Tuesday's opinion from the DC Circuit Court of Appeals in the FCC v. Comcast case has been the subject of analysis, emotional ranting, and more throughout the blogosphere.
It appears that most views fall into either the “screw the FCC” camp or the “Comcast is evil” camp. The separation appears mainly political in nature. I would argue that a smarter view would be based on economics.
The original fight started a couple of years back, when Comcast Corp. (Nasdaq: CMCSA, CMCSK) began limiting bandwidth for some peer-to-peer traffic, notably BitTorrent, on its network. The Federal Communications Commission (FCC) jumped on this as a violation of policy on what is commonly referred to as “Net Neutrality.” Comcast agreed to make its traffic management more subtle and transparent, so the FCC gave them a small slap on the wrist.
Had it ended there, this would have been a big win for the FCC in its bid for nationalized net neutrality rules that would apply to all Internet service providers, giving them a legal precedent.
Comcast, however, pursued an appeal and won. The interesting part of this win is not, as most commentators seem to think, whether the “Evil Corporation” won out over the “Steadfast Regulatory Agency” (or reverse the adjectives). That comic book consideration misses a larger point: Does the Internet really need regulation at all?
According to Internet Evolution ThinkerNetter Tom Nolle, president of the CIMI Corp. consultancy, it does:
"Any market is a balance of opportunism between buyers and sellers," says Nolle. "Government has always accepted that sellers could game the market through collusion, etc. The purpose of regulation is to insure that the market stays fair. Because the Internet, broadband Internet in particular, is a market, we should assume that regulations will be needed to keep a natural balance between the interest of sellers and buyers. I don't think there's any question that need exists. I don't think there's any question that the DC Court of Appeals thinks that need exists. But the court doesn't think the FCC has the authority under law to take the specific steps in traffic management regulation that they took."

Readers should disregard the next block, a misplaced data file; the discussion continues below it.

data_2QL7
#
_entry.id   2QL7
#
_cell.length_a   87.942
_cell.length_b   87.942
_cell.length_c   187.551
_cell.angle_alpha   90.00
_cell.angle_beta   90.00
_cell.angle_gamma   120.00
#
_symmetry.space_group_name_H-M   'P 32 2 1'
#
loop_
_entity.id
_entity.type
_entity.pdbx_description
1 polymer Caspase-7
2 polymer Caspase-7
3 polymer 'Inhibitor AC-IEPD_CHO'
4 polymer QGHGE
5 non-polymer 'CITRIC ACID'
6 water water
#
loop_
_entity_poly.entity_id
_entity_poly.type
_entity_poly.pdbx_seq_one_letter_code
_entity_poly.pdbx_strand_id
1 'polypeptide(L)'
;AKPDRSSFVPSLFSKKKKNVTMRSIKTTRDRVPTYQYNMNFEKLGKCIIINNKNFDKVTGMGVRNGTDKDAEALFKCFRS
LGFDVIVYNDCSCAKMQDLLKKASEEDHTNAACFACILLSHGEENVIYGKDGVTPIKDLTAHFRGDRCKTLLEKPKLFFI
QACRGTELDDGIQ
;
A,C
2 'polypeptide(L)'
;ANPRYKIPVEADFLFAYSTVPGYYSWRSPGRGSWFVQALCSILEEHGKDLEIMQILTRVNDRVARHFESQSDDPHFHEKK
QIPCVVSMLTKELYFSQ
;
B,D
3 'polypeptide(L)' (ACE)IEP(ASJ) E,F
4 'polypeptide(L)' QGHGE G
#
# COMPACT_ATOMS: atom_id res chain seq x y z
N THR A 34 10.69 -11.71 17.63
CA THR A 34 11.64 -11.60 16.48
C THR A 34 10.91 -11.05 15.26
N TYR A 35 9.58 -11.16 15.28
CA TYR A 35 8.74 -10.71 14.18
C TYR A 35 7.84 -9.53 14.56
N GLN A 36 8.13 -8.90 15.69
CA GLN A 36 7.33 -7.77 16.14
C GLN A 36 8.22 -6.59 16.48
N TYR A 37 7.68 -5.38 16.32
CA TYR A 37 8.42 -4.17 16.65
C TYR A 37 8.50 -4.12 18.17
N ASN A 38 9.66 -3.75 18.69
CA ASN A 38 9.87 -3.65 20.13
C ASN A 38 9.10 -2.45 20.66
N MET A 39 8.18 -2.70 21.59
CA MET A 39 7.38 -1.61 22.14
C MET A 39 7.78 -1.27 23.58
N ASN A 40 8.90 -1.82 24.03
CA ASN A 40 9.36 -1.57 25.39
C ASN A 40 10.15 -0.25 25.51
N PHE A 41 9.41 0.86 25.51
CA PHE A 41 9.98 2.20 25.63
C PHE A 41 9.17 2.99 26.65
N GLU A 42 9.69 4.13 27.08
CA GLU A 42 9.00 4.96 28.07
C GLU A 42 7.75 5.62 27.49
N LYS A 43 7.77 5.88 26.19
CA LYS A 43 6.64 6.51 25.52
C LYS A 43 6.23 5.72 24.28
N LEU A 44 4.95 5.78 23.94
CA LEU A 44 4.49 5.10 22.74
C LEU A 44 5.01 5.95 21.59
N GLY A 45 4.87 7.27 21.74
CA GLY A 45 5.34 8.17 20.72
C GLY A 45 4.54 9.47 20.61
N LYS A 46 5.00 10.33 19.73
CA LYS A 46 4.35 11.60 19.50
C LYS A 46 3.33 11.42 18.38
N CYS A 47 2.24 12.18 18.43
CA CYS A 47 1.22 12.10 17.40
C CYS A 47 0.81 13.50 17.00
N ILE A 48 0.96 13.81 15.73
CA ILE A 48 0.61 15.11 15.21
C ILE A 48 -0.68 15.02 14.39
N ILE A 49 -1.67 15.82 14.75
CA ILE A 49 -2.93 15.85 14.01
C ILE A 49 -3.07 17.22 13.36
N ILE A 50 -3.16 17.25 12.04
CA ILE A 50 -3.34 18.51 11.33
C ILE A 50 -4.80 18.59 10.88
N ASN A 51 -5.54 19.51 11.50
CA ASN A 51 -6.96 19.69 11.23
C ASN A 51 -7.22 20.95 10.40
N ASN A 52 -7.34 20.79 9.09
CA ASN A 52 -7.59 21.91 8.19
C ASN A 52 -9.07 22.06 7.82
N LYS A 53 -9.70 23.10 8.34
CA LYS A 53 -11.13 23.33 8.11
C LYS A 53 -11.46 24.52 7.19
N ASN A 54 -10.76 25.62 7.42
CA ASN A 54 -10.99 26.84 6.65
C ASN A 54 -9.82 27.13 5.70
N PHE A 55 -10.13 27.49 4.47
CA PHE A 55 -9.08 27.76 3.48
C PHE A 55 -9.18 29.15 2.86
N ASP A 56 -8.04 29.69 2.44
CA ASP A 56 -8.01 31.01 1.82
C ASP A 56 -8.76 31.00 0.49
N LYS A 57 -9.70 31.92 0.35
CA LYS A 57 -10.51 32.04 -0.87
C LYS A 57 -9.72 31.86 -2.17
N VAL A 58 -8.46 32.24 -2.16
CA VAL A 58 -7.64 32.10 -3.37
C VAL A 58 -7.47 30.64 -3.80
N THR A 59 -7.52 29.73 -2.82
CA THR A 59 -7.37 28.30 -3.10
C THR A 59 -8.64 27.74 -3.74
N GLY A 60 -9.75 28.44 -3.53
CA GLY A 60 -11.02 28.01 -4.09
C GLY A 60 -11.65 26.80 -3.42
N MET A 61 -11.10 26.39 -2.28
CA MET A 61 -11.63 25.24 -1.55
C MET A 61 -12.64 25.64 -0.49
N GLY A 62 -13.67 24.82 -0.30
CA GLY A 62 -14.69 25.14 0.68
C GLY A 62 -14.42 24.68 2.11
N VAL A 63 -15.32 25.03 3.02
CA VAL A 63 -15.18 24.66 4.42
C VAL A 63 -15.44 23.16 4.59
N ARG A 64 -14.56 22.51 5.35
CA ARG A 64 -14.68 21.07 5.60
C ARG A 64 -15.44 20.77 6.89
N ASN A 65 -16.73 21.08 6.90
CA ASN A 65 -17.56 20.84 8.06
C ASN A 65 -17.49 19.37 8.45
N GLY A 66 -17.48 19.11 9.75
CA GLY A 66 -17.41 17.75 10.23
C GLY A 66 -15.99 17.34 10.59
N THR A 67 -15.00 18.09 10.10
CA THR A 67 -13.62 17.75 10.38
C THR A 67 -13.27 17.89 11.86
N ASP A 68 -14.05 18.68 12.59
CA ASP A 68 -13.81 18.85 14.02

The court's decision is 36 pages of opinion that dismantles the FCC's arguments that it has even basic jurisdiction in this matter.
Most of the FCC's argument briefs were regarding its authority, under statutory provision, to impose neutrality principles on ISPs and network providers. The FCC, under these provisions, claimed that Comcast had failed to follow the rules and was thus subject to fines.
Interestingly, the court's opinion did not even mention Comcast's rebuttals and focuses entirely on the FCC briefs. The court tears down the FCC's efforts to tie in their “ancillary jurisdiction” (or “implied jurisdiction”) as part of the Commission's authority under the Communications Act.
In effect, the DC Court managed to completely destroy the very foundation upon which the FCC has based its net neutrality rules. Last year's Notice of Proposed Rulemaking on the issue of net neutrality has now become a house of cards for the FCC. This can only be remedied through another court decision in the commission's favor or intervention by Congress with a new law.
In the meantime, the fundamental question goes mostly unanswered: Does the Internet really need governmental regulation to keep it neutral?
“There is definitely a role for government to ensure that ISPs do not engage in anti-consumer or anti-competitive practices and to promote innovation both at the edge of the network and in the network. Whether that requires more regulation or legal authority for the FCC is an open question,” says Daniel Castro of the Information Technology & Innovation Foundation think tank in Washington, D.C. “But I think we haven't seen any bad actions that have not been addressed through a combination of Congressional oversight, FCC regulation (or threat of regulation), and public reaction (through the media and the marketplace).”
Up to this point, the 'Net has moved forward quite rapidly and, most would agree, neutrally, without much (if any) regulation by governments. It could be argued that all that is required for net neutrality is an industry standard of openness about services themselves rather than a set of complex regulations.
— Craig Agranoff is an entrepreneur and national social media consultant as well as a published specialist in online reputation management and monitoring.